Sections are indicated by specifying the section name in square brackets on a dedicated line, e.g., [basic].

Configuration settings are specified in a key = value or key: value format, without using quotes for string-like values. For boolean configuration settings, values that evaluated to True (e.g., true, 1, …) are all equivalent to enabling the setting.

Comment lines start with a hash character # (just like in Python code).

An example configuration file that should make everything clear is shown below.

# always enable logging to stdout
logtostdout = true
# use Lmod as modules tool
modules-tool: Lmod
# use different default installation path

Templates and constants supported in configuration files

Two types of template values %(...)s are supported in configuration files:

  • for configuration options defined in the configuration file (and only those)
    • syntax: %(opt)s, i.e., using the (lowercase) name of the configuration option
  • for the default value of selected configuration options (see eb --avail-cfgfile-constants)
    • syntax: %(DEFAULT_OPT)s, i.e., using the uppercase name of the configuration option and prefixed with DEFAULT_


These template values are only supported in configuration files, not in environment variable values or command line option values.


Using an unknown template value, i.e. either one for a configuration option that was not defined in the configuration file, or a non-existing one for a particular default value, will result in an error like: ConfigParser.InterpolationMissingOptionError: Bad value substitution.


To include both the (custom) location for the easyconfigs archive repository and the default list of robot search paths in the active robot search path, the following configuration file entry can be used, featuring the template for the repositorypath configuration option and the provided DEFAULT_ROBOT_PATHS constant:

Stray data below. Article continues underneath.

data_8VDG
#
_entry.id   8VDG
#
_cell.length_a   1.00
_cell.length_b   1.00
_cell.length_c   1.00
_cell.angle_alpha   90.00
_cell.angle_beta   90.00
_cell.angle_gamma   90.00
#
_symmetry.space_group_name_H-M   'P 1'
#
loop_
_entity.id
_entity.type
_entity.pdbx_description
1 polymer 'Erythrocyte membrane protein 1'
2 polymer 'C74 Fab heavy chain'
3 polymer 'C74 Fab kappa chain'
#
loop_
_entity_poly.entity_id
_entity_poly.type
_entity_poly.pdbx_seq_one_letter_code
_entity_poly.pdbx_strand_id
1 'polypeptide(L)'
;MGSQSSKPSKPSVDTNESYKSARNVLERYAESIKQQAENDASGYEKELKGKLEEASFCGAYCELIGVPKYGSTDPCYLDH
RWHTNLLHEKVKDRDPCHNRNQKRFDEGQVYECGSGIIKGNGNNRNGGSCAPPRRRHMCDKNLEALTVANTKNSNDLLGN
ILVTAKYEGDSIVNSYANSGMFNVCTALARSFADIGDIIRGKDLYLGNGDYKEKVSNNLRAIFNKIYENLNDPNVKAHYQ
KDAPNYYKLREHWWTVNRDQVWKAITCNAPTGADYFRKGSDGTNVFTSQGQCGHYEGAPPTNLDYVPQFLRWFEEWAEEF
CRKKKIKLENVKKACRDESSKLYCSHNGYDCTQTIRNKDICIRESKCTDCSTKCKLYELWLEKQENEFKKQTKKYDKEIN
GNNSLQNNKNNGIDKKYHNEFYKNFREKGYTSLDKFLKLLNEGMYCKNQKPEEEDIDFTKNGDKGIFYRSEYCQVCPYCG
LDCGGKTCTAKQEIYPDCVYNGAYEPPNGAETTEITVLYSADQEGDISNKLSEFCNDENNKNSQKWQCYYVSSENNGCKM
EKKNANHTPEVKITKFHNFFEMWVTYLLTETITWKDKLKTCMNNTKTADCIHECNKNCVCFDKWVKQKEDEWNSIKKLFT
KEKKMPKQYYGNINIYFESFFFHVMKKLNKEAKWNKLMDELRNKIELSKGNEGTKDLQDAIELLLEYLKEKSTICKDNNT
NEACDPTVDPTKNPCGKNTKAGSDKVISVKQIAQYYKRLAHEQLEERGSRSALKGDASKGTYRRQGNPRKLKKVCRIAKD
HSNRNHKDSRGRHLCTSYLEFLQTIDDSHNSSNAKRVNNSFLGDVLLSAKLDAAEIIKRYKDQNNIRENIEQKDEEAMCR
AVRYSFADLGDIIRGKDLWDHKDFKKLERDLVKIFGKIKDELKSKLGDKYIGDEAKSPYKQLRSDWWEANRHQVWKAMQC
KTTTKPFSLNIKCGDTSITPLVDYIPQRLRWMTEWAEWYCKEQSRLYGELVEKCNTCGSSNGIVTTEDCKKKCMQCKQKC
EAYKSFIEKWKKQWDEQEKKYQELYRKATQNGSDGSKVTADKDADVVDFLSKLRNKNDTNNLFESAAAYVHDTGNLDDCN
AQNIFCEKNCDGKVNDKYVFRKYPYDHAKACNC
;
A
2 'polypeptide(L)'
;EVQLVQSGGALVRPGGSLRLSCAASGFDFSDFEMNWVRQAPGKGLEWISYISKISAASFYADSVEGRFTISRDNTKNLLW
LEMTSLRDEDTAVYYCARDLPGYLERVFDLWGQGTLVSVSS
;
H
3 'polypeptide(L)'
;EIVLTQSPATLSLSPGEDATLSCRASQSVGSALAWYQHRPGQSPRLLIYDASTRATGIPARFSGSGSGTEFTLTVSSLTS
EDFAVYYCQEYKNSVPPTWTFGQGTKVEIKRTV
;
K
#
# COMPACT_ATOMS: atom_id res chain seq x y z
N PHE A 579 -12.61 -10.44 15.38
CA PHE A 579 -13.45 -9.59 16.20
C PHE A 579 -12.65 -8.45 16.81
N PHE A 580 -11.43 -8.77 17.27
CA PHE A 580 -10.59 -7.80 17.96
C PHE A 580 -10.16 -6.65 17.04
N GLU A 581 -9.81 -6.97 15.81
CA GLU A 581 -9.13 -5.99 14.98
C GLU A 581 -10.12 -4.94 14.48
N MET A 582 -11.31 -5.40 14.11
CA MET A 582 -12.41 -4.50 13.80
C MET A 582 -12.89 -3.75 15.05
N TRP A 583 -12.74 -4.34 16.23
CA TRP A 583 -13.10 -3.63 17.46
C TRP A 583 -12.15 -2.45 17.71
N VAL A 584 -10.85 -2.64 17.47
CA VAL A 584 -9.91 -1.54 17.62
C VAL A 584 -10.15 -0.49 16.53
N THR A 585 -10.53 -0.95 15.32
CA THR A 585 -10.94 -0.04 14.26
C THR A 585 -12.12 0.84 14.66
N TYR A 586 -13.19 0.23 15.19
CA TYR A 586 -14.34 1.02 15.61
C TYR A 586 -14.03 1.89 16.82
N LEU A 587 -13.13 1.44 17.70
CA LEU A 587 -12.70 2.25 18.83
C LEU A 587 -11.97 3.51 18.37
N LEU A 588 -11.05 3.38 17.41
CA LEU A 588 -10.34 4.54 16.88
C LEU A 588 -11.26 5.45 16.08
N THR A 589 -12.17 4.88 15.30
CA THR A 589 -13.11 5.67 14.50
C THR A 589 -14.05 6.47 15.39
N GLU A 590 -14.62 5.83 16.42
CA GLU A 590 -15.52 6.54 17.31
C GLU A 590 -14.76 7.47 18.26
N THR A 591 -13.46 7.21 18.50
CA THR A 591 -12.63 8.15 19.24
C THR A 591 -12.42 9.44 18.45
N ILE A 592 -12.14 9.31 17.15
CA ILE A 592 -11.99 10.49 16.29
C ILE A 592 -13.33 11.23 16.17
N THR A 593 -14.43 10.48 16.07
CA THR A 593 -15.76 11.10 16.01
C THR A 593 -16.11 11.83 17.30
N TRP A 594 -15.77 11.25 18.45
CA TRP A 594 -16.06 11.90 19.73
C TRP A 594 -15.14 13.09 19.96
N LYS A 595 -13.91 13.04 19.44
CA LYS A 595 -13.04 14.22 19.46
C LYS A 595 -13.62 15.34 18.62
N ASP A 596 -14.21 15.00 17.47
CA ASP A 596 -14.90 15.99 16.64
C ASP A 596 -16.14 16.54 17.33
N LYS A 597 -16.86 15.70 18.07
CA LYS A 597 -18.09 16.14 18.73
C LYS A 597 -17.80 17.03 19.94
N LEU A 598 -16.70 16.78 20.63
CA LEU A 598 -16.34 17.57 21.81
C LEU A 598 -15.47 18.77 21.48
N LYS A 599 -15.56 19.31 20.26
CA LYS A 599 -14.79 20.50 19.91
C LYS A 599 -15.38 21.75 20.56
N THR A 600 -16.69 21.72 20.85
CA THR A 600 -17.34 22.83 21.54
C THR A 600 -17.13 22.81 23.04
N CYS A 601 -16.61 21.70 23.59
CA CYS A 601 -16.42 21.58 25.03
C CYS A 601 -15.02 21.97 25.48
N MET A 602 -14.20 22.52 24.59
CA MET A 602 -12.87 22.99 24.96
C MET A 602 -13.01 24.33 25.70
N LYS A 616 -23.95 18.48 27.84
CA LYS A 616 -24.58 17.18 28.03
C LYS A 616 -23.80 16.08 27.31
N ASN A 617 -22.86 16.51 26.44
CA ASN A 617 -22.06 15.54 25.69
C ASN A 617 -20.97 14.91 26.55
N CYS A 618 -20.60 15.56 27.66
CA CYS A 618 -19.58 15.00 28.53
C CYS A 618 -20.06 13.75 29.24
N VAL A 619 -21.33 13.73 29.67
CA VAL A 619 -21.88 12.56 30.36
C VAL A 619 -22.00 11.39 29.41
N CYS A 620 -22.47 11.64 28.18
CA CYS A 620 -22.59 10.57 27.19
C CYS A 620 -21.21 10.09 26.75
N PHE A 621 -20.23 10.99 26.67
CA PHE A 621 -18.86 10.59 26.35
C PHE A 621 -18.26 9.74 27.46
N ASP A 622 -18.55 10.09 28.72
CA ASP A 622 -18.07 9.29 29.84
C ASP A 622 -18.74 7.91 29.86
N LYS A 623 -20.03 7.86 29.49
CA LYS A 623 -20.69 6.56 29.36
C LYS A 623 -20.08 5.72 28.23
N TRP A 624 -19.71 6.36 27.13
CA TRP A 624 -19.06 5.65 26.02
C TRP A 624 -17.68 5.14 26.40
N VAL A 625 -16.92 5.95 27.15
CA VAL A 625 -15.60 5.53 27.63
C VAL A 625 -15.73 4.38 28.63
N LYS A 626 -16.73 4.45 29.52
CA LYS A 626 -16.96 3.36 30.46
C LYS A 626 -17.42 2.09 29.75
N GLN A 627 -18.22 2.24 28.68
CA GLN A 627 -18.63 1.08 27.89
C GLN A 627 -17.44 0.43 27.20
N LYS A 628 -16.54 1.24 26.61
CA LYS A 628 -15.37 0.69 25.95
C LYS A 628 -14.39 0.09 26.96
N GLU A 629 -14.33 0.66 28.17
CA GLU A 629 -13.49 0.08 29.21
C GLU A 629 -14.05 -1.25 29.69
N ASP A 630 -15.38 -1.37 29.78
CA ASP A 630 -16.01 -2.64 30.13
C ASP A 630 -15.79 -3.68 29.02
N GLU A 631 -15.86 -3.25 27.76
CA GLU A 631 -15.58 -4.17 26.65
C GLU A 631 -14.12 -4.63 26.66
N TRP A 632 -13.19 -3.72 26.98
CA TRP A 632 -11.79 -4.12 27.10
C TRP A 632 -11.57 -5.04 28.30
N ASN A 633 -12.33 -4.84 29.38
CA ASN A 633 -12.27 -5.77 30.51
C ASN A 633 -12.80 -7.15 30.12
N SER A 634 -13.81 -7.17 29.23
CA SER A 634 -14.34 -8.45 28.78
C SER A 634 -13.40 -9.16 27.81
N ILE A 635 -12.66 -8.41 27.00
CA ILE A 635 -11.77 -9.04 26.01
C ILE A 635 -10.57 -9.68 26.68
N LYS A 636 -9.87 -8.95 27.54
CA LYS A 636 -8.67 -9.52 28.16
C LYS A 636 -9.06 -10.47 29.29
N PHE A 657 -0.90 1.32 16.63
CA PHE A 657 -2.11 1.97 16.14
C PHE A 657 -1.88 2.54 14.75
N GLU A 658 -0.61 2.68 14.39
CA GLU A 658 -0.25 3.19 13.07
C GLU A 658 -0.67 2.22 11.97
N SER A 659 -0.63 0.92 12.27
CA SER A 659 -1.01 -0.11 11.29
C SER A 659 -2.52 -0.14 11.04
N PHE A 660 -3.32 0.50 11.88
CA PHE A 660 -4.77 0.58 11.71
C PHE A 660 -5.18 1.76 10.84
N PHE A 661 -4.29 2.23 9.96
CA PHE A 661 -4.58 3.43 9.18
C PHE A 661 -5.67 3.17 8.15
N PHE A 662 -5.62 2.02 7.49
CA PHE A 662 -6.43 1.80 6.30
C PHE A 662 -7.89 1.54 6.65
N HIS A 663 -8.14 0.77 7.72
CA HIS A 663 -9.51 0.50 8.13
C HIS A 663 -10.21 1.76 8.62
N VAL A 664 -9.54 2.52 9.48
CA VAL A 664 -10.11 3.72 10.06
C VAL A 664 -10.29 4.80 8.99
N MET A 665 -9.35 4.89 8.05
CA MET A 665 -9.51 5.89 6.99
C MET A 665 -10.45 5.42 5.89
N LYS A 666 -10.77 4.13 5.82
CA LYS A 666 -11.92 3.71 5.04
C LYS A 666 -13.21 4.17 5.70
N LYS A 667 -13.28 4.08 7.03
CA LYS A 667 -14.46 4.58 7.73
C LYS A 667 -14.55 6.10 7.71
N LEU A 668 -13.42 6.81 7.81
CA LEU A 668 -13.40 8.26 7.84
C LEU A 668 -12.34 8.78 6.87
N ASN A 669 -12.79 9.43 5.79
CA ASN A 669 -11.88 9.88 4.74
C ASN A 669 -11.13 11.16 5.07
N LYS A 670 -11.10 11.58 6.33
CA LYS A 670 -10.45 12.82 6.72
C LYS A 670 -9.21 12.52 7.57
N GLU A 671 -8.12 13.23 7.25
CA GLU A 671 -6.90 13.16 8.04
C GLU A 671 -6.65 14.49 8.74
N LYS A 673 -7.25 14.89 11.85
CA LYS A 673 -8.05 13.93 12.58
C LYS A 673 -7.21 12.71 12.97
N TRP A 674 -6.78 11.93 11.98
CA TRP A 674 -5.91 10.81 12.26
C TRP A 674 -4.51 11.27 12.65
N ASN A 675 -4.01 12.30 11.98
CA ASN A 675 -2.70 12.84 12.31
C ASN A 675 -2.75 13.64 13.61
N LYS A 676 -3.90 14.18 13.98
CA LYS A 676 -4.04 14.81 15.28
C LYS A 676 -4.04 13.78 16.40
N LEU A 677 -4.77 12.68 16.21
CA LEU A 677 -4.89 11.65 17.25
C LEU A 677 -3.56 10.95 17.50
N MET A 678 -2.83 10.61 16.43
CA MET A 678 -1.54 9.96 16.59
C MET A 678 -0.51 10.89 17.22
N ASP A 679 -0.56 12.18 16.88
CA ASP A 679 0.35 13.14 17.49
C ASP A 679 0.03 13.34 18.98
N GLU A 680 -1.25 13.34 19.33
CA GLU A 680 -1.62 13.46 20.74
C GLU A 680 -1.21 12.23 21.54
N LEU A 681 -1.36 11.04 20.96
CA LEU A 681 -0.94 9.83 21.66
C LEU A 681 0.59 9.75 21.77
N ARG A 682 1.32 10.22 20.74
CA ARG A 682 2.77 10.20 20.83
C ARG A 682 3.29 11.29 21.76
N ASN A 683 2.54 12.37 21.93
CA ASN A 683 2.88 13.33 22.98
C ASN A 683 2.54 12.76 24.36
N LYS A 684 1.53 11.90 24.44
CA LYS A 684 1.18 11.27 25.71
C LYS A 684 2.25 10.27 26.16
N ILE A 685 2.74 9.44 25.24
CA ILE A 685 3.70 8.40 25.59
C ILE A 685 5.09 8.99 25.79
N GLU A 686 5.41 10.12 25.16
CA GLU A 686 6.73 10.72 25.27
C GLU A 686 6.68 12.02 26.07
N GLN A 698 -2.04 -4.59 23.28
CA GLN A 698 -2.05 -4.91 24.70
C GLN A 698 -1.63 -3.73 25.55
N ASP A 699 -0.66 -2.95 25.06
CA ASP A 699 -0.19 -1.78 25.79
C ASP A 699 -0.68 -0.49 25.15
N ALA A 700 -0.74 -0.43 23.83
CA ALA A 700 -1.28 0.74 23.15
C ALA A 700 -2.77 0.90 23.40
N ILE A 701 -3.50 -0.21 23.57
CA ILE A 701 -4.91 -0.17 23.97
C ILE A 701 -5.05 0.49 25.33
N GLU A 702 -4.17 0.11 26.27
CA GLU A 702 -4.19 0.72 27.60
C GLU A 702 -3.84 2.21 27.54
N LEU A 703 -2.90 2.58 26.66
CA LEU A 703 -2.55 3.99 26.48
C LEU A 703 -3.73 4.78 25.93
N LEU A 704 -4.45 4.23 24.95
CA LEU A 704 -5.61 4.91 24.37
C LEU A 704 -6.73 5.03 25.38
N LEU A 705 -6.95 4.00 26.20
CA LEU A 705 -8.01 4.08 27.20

repositorypath = /home/example/easybuild/easyconfigs_archive
robot-paths = %(repositorypath)s:%(DEFAULT_ROBOT_PATHS)s

See also Controlling the robot search path.

Generating a template configuration file

Since EasyBuild v1.10, a command line option --confighelp is available that prints out the help text as an annotated configuration file. This can be used as an empty template configuration file:

$ mkdir -p $HOME/.easybuild
$ eb --confighelp > $HOME/.easybuild/config.cfg
$ head $HOME/.easybuild/config.cfg
# Enable debug log mode (def False)
# Enable info log mode (def False)
# Enable info quiet/warning mode (def False)

# Print build overview incl. dependencies (full paths) (def False)

Environment variables

All configuration settings listed as long options in eb --help can also be specified via EASYBUILD_-prefixed environment variables.

Configuration settings specified this way always override the corresponding setting specified in a configuration file.

For example, to enable debug logging using an environment variable:


More examples of using environment variables to configure EasyBuild are shown in the sections below.


Any configuration option of EasyBuild which can be tuned by command line or via the configuration file, can also be tuned via a corresponding environment variable.


If any $EASYBUILD-prefixed environment variables are defined that do not correspond to a known configuration option, EasyBuild will report an error message and exit.

Command line arguments

The configuration type with the highest precedence are the eb command line arguments, which override settings specified through environment variables or in configuration files.

For some configuration options, both short and long command line arguments are available (see eb --help); the long options indicate how the configuration setting should be specified in a configuration file or via an environment variable ($EASYBUILD_<LONGOPTION>).

For boolean configuration settings, both the --<option> and --disable-<option> variants are always available.

Examples (more below):

  • enable debug logging (long option) and logging to stdout (short option)
$ eb --debug -l ...
  • use /dev/shm as build path, install to temporary install path, disable debug logging
$ eb --buildpath=/dev/shm --installpath=/tmp/$USER --disable-debug ...

Overview of current configuration (--show-config, --show-full-config)

To get an overview of the current EasyBuild configuration across all configuration types, you can use eb --show-config.

The output will specify:

Example output:

$ cat $HOME/.config/easybuild/config.cfg
buildpath = /tmp/eb-build


$ eb --show-config --installpath=$HOME/apps --job-cores=4
# Current EasyBuild configuration